Sadly, Android only presents us with an endless stream of instant push notifications, all day every day, serving no purpose other than to scatter our brains even more.

The sad/ironic part about this is that Google has already solved this problem in the Inbox for Gmail app:

  • Notifications are bundled in categories, and you can set custom notification policies per category: you can set notifications to arrive instantly, once a day at a pre-set time of day, or even once a week.

  • Notifications can be "snoozed": i.e. you can pre-set certain times of day when notifications are allowed to come through (e.g. at 7:00, 13:00 and 19:00), and anything that happens between these hours will have its notification delayed ("snoozed") until the next pre-set hour arrives. For example, if your lunch break is at 13:00, you can snooze notifications until that hour, so all your notifications will come through at that moment, when you can actually do something with them.

  • Inside the Inbox app, swiping one direction will "clear" the email (it will be "marked as done", i.e. archived), and swiping the other direction will snooze it (i.e. you will get another reminder for it at your pre-set time of day).

My ultimate wish for Android is that it would handle notifications in exactly the same way at system level:

  • Apps could be categorised to have their notifications come through instantly (e.g. phone and messaging apps), or only allowed to show up at pre-set times (e.g. emails and reminders).

  • The notification shade should allow you to swipe one way to "clear" a notification (also marking it as "read", because this action is meant for notifications you don't need to act on anymore!), or swipe the other way to "snooze" the notification (i.e. the notification will show up again later, at your pre-defined time of day, so you can act on it then).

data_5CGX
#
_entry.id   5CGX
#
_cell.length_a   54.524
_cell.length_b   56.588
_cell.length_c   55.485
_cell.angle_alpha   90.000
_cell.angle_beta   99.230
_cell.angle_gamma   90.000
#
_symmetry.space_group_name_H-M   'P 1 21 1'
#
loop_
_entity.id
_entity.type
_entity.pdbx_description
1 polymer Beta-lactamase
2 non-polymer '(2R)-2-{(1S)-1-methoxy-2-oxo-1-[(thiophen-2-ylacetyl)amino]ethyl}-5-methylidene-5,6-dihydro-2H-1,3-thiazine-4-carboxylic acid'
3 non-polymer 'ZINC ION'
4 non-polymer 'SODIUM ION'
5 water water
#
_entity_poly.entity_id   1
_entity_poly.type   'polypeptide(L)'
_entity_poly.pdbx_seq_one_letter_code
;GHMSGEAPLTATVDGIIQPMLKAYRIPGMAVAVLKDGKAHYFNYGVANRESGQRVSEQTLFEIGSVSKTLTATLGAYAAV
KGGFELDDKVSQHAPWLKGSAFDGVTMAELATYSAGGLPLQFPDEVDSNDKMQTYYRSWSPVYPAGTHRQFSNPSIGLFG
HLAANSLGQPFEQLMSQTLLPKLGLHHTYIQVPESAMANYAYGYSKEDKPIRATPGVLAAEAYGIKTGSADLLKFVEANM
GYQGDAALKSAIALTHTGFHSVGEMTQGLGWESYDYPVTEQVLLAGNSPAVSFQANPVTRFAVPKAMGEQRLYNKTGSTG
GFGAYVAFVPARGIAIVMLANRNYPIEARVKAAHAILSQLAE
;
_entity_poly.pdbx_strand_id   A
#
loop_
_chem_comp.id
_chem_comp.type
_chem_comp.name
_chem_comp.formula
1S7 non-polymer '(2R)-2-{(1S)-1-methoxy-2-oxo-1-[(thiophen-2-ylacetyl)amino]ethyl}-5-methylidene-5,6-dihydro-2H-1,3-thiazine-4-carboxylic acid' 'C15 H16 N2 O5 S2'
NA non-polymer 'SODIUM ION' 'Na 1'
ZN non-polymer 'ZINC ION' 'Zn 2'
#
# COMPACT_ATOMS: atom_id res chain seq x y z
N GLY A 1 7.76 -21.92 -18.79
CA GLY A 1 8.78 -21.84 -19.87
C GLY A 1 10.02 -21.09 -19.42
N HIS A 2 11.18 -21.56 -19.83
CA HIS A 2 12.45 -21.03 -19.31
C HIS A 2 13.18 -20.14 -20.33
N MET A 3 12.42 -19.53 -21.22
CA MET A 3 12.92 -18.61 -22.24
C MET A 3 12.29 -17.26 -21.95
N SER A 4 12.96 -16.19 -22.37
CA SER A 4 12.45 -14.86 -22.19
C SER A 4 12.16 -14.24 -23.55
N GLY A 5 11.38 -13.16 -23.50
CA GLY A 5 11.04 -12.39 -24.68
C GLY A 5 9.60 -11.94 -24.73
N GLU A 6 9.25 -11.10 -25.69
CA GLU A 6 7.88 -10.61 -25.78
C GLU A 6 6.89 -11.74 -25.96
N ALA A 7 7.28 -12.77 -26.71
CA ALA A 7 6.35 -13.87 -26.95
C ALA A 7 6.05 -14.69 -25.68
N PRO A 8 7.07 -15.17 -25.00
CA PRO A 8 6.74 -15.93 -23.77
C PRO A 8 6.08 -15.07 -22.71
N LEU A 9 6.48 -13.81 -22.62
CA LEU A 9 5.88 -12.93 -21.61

• We already have DND settings in Android, but if these were to be expanded with system-wide "snooze times", we could have very fine control over which notifications are allowed to come through at which times of day. For example, when I'm working away between 8:00 and 13:00, I don't need to have my mail or calendar apps annoy me between those hours, I'd like to get their notifications when I'm on my lunch break. In the evening, I could have these apps show me notifications again at 19:00, and everything after that would be delayed until 7:00 the next day. Add in automatic DND "Priority" mode at night, and I can sleep easy after a hard day's work.

I'm very much hoping Google will consider moving in this direction with notifications. Being connected constantly and instantly has been one of the greatest revolutions of the modern day, but I feel the next step should be to organise and de-clutter the mess of constant interruptions that has resulted from that revolution.

If there are apps in existance that can achieve the above, I would be all ears to hear about them. However, I'm still hoping Google will implement something like this at system level in Android. It would be such an elegant solution to give us more control over all these daily interruptions, and hopefully it might even take the entire tech industry in the direction of "un-cluttering" all our minds a little bit.

submitted by /u/threesixeight
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Spotify app broken when started by Tasker while phone locked

Tasker: Total Automation for Android - Thu, 11/15/2018 - 13:53